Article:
What is the tone in Jamaica Kincaid's "Girl"?

The tone in Jamaica Kincaid's "Girl" is scolding and disapproving, like that of an irate preacher telling a congregation how sinful they are.

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Jamaica Kincaid's "Girl" is a short piece of writing that has been described as a story, a poem, and a dramatic monologue. It is in the voice of a mother or perhaps another older female relative, such as an aunt, giving advice and instruction to a young girl. The speaker is obsessively concerned with respectability, which she equates with purity and demure behavior. She repeatedly warns the girl against being over-familiar with men and worries that she is "bent on becoming" a "slut." She also instructs the girl on the domestic chores and duties she will have to perform as a woman.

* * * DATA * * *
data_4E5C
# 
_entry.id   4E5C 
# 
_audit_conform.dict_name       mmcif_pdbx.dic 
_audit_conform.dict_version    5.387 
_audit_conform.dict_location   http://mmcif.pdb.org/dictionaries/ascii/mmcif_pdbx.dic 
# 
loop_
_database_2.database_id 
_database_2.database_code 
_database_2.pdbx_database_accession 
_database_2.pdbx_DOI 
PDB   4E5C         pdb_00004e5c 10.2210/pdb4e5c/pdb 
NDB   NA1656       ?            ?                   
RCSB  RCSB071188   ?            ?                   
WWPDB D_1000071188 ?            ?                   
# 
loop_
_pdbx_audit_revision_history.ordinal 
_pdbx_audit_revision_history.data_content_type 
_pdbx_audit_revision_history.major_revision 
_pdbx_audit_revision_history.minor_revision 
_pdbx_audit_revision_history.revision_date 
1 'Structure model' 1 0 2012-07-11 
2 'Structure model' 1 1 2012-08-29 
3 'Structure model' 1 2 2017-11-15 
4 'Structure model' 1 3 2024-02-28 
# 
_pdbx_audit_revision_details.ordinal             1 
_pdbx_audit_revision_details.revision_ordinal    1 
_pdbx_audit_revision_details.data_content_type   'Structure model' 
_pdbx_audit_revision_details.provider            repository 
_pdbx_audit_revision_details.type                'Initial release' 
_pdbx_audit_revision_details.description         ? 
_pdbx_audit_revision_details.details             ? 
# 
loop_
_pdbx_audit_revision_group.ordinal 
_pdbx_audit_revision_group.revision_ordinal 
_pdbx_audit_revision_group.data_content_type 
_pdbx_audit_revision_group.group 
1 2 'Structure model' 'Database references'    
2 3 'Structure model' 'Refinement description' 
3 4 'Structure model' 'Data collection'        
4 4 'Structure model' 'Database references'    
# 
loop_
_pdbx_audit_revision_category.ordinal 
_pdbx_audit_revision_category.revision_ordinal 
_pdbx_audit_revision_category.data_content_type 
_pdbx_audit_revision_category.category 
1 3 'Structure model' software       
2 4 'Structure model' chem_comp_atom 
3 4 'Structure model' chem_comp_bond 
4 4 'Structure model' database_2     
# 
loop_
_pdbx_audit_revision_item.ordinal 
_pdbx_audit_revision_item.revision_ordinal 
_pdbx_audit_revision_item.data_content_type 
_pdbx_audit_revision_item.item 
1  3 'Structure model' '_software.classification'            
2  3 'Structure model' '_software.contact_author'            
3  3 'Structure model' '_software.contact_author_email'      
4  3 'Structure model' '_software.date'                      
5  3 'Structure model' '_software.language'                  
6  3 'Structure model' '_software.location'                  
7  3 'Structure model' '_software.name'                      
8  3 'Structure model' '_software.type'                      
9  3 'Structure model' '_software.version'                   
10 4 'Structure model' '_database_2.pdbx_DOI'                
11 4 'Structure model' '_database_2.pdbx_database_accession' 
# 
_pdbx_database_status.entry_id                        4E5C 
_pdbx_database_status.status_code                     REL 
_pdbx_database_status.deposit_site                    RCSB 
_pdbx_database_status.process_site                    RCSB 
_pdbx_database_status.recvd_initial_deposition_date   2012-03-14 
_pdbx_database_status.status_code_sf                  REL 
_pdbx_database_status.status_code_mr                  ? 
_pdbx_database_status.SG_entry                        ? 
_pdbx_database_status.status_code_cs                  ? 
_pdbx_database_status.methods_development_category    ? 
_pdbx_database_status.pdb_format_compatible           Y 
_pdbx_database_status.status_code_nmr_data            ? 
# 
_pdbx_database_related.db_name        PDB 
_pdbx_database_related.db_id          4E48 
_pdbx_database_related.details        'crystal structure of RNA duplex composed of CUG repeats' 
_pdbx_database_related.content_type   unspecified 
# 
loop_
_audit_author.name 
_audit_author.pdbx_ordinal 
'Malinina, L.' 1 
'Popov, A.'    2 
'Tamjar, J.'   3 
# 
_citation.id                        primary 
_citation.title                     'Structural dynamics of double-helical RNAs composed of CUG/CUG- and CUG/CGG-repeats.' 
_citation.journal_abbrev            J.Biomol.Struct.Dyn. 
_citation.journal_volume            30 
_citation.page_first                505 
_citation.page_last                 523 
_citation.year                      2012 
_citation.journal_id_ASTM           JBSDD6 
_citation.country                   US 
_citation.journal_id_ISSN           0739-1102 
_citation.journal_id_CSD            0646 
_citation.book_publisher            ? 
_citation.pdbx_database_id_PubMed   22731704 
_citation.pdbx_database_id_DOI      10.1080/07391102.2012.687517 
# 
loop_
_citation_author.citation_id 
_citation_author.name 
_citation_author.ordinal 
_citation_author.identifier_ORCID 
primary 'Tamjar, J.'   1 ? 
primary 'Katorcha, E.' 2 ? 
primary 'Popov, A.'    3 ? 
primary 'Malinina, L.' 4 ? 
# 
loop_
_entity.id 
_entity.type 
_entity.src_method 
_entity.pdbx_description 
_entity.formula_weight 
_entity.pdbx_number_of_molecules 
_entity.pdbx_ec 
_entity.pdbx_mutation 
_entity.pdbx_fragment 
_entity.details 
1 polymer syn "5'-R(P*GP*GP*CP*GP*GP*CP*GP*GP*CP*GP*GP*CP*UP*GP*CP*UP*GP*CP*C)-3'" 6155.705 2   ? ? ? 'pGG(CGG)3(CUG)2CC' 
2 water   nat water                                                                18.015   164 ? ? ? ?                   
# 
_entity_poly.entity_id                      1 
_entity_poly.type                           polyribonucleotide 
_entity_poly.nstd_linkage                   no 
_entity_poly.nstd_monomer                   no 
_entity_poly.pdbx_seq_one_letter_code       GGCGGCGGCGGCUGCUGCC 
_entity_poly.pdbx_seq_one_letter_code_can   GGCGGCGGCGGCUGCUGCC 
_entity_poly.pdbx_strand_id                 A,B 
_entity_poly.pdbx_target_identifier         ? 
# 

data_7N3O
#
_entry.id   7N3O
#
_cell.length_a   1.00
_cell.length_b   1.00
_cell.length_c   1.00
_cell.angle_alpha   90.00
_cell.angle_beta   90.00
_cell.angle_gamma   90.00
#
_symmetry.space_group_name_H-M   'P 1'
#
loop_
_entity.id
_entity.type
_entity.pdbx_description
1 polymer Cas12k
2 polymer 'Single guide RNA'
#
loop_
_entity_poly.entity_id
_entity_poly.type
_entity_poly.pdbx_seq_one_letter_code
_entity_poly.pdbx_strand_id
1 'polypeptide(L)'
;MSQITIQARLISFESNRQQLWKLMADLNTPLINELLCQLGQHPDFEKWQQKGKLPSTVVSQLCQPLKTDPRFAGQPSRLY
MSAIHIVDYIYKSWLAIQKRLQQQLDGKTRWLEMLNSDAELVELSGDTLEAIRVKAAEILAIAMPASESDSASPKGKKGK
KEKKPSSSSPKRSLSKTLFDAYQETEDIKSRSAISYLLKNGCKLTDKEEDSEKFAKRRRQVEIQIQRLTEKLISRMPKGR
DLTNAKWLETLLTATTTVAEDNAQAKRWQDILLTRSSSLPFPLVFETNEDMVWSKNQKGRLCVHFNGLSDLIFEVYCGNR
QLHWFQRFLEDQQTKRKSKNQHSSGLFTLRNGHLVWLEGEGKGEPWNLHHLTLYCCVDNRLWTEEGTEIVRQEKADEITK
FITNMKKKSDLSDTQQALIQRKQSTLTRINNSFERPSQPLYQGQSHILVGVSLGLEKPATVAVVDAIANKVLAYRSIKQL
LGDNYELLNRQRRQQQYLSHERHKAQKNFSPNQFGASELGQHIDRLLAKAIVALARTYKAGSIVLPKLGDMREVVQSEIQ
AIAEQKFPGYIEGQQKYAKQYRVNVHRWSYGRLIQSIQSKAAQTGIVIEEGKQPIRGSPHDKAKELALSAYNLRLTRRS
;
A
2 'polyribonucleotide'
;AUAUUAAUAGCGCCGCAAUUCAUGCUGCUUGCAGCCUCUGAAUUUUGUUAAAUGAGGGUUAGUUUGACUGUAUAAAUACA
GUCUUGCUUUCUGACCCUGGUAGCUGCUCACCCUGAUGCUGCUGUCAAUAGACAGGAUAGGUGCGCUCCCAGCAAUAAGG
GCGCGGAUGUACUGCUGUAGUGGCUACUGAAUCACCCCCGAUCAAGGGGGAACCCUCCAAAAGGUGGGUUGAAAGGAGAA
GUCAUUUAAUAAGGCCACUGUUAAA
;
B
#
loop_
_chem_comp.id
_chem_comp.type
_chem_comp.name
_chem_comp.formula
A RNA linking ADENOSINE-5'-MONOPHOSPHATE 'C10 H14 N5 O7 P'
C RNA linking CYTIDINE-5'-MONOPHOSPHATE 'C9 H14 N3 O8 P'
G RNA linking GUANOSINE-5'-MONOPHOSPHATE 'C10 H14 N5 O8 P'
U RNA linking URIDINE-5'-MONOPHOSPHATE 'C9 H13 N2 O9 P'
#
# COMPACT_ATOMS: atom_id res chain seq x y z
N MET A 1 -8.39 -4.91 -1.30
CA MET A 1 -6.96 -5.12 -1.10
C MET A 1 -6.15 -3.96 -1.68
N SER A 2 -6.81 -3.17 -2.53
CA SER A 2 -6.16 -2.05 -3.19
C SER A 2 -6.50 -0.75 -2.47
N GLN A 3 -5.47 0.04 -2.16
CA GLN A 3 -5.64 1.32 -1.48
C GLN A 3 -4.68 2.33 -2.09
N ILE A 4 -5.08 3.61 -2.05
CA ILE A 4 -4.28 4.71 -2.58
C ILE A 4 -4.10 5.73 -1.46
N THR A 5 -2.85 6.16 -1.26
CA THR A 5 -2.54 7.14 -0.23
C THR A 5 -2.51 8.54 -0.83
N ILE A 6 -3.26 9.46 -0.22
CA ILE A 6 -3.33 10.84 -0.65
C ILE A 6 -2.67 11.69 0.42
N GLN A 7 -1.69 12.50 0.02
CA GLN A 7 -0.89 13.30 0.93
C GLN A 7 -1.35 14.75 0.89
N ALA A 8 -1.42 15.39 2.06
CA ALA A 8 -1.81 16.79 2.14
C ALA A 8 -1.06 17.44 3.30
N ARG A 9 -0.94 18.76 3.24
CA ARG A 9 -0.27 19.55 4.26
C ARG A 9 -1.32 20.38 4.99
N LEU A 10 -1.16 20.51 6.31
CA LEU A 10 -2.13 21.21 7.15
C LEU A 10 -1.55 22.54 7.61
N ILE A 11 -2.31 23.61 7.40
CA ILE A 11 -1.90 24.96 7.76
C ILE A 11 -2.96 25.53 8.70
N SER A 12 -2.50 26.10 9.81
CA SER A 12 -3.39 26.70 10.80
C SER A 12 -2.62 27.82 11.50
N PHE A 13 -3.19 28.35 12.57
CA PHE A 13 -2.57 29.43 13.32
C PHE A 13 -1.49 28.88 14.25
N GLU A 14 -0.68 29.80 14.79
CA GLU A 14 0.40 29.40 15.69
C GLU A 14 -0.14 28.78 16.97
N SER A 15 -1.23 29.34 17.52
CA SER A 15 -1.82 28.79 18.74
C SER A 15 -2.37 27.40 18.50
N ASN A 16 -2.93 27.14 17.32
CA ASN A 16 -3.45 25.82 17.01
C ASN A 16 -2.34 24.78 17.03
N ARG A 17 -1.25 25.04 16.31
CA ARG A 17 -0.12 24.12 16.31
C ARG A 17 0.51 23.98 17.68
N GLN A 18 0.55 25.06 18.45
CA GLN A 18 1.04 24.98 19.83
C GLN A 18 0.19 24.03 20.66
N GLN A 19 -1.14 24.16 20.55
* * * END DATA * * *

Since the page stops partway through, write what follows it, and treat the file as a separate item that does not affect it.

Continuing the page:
Although "Girl" is short even by the standards of a short story, it does not feel short, because of the intense flood of advice and criticism it contains. This intensity goes some way towards creating the tone, which is angry, scolding, and hectoring. The speaker assumes that the girl will not follow her advice, at least as far as her conduct with men is concerned, or that she will only do so reluctantly. She sounds like a revivalist preacher telling a fearful congregation how terrible their sins are in the sight of God. This disapproving tone makes even the simple practical advice about housekeeping sound like a rebuke.

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